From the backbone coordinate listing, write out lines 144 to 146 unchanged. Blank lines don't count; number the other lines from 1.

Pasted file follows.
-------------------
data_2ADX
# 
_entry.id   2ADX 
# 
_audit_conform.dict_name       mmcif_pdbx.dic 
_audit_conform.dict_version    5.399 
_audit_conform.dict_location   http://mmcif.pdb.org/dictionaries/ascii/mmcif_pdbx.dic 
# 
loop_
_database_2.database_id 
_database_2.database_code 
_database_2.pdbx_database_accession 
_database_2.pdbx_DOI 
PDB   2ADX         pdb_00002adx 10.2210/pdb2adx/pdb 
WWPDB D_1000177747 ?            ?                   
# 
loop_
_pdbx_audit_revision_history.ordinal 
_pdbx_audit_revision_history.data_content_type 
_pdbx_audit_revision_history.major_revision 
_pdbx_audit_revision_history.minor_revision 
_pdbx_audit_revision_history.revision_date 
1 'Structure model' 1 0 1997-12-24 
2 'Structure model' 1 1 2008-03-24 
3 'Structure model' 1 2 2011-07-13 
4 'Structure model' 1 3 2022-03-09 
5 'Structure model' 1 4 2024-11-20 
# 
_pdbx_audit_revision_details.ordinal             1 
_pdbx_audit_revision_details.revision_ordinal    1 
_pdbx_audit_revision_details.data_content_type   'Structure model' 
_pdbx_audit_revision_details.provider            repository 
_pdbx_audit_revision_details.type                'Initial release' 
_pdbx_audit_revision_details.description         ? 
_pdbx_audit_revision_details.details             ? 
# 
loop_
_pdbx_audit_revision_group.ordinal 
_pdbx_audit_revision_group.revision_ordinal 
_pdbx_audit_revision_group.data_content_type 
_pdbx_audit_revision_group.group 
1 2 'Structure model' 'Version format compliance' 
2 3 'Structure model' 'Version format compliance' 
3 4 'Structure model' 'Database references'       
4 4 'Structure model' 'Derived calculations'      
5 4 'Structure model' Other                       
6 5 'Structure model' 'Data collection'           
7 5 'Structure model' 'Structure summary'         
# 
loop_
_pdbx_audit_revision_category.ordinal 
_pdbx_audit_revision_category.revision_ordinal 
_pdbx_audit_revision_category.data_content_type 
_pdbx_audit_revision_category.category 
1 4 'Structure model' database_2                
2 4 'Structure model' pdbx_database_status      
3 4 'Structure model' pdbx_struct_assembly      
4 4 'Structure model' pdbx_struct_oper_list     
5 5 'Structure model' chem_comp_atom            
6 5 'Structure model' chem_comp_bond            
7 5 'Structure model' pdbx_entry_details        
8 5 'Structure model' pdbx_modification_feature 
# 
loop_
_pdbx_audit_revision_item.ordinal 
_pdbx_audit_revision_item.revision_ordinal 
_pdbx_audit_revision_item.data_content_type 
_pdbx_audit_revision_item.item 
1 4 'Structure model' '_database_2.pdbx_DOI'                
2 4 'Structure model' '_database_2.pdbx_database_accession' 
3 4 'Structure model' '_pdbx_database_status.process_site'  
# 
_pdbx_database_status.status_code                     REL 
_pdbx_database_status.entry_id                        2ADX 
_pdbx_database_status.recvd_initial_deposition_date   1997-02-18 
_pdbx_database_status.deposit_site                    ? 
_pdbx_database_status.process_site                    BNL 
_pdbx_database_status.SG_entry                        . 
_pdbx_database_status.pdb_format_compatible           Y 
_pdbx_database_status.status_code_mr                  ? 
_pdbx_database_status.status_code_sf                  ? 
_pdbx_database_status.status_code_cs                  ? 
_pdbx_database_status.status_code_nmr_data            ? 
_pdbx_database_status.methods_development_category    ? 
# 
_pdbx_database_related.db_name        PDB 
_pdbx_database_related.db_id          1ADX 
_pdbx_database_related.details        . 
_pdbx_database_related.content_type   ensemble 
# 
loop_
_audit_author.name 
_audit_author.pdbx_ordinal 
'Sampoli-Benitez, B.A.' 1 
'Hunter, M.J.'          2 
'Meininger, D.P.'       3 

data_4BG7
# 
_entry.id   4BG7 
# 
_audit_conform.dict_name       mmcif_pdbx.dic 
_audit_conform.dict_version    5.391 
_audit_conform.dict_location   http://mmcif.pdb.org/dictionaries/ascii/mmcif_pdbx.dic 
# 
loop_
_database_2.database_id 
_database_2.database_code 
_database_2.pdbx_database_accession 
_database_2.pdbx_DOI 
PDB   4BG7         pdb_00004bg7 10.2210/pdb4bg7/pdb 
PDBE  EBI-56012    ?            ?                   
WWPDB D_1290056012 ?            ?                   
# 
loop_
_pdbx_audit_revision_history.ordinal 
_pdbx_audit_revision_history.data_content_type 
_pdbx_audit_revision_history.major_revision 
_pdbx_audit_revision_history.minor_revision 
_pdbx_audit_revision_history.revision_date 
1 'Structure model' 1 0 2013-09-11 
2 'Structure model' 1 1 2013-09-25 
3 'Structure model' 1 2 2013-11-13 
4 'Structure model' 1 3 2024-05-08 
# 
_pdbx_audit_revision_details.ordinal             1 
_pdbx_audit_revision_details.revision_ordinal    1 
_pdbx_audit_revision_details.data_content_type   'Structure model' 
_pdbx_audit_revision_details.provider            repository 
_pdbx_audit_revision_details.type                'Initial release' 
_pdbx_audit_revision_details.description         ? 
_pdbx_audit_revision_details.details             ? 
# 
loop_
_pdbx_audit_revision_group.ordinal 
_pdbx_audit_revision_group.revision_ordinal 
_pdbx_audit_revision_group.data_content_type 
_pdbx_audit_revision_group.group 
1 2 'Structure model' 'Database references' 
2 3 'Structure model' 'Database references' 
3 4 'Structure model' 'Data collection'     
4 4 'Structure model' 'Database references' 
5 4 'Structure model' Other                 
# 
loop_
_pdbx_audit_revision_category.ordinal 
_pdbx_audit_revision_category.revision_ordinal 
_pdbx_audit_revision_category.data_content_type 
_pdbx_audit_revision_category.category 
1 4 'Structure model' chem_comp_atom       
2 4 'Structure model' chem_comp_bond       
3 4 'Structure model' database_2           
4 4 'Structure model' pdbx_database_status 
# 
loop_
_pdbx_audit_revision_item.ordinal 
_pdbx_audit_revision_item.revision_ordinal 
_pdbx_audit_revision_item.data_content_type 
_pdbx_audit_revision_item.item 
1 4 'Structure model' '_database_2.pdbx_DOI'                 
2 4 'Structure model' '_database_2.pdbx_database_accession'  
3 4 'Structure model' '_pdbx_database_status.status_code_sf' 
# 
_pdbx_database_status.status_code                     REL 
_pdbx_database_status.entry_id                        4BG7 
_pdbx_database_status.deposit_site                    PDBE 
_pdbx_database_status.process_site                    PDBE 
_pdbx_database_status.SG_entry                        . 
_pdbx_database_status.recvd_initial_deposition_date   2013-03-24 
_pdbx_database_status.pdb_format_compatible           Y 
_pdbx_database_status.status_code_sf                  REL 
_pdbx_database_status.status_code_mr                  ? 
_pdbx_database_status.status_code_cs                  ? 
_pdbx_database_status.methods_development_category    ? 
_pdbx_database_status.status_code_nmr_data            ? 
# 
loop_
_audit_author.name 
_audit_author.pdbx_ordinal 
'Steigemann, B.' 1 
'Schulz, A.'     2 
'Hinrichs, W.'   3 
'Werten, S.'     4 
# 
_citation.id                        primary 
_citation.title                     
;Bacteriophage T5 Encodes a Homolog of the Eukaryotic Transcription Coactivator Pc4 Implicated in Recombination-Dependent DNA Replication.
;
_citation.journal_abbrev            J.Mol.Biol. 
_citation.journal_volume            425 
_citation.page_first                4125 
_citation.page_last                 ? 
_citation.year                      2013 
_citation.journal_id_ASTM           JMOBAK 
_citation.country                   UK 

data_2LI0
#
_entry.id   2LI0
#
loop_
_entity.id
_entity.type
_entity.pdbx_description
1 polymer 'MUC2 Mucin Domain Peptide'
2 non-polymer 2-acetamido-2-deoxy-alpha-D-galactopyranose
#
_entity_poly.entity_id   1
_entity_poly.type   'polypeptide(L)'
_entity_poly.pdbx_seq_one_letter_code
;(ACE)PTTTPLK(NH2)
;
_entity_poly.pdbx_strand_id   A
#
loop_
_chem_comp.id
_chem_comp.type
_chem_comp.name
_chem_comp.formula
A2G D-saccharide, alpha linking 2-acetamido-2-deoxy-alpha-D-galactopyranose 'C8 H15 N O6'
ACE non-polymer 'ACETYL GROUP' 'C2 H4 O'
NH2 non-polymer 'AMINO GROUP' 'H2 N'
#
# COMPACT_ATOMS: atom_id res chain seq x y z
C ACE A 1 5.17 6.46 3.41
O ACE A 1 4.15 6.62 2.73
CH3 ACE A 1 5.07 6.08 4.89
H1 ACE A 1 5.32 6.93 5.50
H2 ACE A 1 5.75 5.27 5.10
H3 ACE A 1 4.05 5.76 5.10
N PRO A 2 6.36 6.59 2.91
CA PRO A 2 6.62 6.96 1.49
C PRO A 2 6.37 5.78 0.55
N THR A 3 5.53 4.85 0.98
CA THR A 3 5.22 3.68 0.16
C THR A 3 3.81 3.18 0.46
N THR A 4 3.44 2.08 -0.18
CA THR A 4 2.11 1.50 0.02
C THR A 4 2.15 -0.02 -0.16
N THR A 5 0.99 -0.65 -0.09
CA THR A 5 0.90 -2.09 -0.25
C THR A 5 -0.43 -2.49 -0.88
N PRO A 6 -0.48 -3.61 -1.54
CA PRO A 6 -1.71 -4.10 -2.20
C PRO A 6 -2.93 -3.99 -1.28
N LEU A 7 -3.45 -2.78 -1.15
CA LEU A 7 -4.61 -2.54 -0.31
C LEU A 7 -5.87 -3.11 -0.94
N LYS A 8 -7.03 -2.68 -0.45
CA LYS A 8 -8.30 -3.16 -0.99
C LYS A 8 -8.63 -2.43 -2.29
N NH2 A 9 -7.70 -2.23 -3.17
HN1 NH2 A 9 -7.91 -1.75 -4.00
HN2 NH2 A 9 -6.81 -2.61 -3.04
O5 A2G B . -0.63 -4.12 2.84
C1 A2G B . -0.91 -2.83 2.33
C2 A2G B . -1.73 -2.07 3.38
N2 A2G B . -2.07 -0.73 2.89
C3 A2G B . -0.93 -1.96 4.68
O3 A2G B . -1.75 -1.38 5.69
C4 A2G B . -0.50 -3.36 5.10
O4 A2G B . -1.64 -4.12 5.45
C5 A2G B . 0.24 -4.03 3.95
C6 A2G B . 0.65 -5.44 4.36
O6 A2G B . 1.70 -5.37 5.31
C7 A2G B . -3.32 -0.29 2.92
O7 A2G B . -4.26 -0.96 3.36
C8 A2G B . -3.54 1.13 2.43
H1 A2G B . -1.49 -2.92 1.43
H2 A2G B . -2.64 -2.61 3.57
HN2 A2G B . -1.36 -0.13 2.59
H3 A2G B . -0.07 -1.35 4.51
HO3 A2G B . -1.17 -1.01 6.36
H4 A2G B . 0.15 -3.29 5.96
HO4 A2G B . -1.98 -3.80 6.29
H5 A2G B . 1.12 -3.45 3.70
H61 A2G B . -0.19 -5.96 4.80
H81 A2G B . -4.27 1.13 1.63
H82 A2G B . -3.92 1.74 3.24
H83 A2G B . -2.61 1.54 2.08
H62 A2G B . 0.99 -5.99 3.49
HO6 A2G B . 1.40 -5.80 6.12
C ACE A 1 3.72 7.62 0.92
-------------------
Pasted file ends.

loop_
_pdbx_audit_revision_category.ordinal 
_pdbx_audit_revision_category.revision_ordinal 